Method according to any one of the claims 1 to 9, wherein said inclusion or precipitate is selected from the group consisting of CsBaBr3, CsSrBr3, CsCaBr3, CsPbCl3, CsSrCl3, CsSmCl3, CsHgCl3, and CsxEuyBrx+&agr;y wherein 2 ≤ &agr; < 3. Method according to any one of the claims 1 to 9, wherein said inclusion or precipitate is a compound or a mixture of compounds according to the general formula (2)



         Ba1-xM1 xTi1-yM2 yO&dgr;     (2)



wherein M1 represents one of Li, Na, K, Rb and Cs as an alkali metal;

wherein M2 represents one of Mg, Ca, Sr and Ba as an earth alkaline metal; Eu or Sm as a lanthanide; Hg or Pb as a transition metal; wherein X stands for one of F, Cl, Br or I as a halide and wherein 0 ≤ x ≤ 1, 0 ≤ y < 1 and &dgr; = (3-x/2-y).
Method according to any one of the claims 1 to 11, wherein said storage phosphor is composed of a matrix compound selected from the group consisting of an alkali metal halide or combination of halides, an alkaline earth metal halide or combination of halides, an earth metal halide or combination of halides and a combination of at least two of said alkali metal, alkaline earth metal and earth metal halides or a combination of halides thereof. Method according to any one of the claims 1 to 12, wherein said storage phosphor has, as a dopant or activator compound or element, at least one lanthanide ion or at least one lanthanide compound. Method according to any one of the claims 1 to 13, wherein said storage phosphor is represented by the general formula (3)



         MIX.aMIIX'2.bMIIIX"3:zA     (3)



in which MI is at least one alkali metal element selected from the group consisting of Li, Na, K, Rb and Cs; MII is at least one alkaline earth metal element or divalent metal element selected from the group consisting of Be, Mg, Ca, Sr, Ba, Ni, Cu, Zn and Cd; MIII is at least one rare earth element or trivalent metal element selected from the group consisting of Sc, Y, La, Ce, Pr, Nd, Pm, Sm, Eu, Gd, Tb, Dy, Ho, Er, Tm, Yb, Lu, Al, Ga and In; each of each of X, X' and X" independently is at least one halogen selected from the group consisting of F, Cl, Br and I; A is at least one rare earth element or metal element selected from the group consisting of Y, Ce, Pr, Nd, Sm, Eu, Gd, Tb, Dy, Ho, Er, Tm, Yb, Lu, Mg, Cu, and Bi; and a, b and z are numbers satisfying the conditions of 0 ≤ a < 0.5, 0 ≤ b < 0.5 and 0 < z ≤ 1.0, respectively.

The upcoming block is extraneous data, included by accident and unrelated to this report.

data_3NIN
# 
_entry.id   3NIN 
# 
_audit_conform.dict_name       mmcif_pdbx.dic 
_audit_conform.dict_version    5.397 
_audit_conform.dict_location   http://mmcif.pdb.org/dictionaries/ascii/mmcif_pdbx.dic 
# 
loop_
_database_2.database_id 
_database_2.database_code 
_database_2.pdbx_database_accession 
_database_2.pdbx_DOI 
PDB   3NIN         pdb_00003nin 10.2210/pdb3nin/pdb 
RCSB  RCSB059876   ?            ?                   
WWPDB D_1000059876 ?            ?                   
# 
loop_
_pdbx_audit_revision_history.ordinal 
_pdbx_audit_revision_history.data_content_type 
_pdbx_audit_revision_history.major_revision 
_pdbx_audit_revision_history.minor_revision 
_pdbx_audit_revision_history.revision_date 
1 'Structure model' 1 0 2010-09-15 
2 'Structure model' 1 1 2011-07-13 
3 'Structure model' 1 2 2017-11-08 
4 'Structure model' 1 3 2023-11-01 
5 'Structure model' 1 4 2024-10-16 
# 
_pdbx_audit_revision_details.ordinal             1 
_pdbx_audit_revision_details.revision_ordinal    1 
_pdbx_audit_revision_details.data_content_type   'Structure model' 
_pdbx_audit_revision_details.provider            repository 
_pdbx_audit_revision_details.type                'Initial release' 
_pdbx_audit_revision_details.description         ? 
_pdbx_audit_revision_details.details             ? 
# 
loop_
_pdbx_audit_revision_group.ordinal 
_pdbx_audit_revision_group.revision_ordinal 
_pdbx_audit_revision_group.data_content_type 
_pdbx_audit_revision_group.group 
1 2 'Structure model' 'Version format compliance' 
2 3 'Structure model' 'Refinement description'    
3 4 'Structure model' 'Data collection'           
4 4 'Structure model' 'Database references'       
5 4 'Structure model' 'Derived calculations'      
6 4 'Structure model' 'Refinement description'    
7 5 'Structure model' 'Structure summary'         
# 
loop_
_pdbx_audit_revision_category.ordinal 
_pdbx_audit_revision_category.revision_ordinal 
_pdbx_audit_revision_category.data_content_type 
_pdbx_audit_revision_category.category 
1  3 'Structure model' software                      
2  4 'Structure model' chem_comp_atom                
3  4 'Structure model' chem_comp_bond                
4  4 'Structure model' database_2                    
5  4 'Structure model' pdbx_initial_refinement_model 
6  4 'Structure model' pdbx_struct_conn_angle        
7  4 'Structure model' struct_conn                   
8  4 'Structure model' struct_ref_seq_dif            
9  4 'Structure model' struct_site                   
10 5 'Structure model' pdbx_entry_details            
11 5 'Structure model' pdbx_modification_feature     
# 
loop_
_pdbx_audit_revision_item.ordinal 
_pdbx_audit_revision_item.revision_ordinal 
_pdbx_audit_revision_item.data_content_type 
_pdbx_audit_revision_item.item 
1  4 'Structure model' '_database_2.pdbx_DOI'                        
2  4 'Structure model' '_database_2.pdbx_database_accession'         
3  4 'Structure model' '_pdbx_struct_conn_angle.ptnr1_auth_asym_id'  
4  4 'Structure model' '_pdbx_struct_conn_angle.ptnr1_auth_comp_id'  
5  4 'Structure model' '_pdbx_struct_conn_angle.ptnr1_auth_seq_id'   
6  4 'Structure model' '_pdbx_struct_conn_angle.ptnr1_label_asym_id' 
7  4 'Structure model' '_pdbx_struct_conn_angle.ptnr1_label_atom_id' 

Method according to any one of the claims 1 to 14, wherein said stimulable phosphor is a europium activated cesium bromide phosphor. Method according to claim 15, wherein in said stimulable phosphor Eu is present as a dopant or activator compound or element in an amount of at least 200 p.p.m.. Method according to any one of the claims 1 to 14, wherein said stimulable phosphor is a europium activated barium fluorobromide phosphor. Method according to any one of the claims 1 to 17, wherein after annealing a further cooling step is performed at a rate of less than 0.5C per minute Method according to any one of the claims 1 to 18, wherein said support is selected from the group consisting of metals, glass, polyester, polycarbonate, carbon reinforced resin plates or fibers, ceramic composites and amorphous carbon. Method according to any one of the claims 1 to 19, wherein depositing said vaporized latent phosphor cloud in form of a layer proceeds in a batch process. Method according to any one of the claims 1 to 19, wherein depositing said vaporized latent phosphor cloud in form of a layer proceeds in a continuous process. Method according to any one of the claims 1 to 21, wherein depositing said vaporized latent phosphor cloud in form of a layer proceeds by a method selected from the group consisting of physical vapour deposition, chemical vapor deposition or an atomisation technique.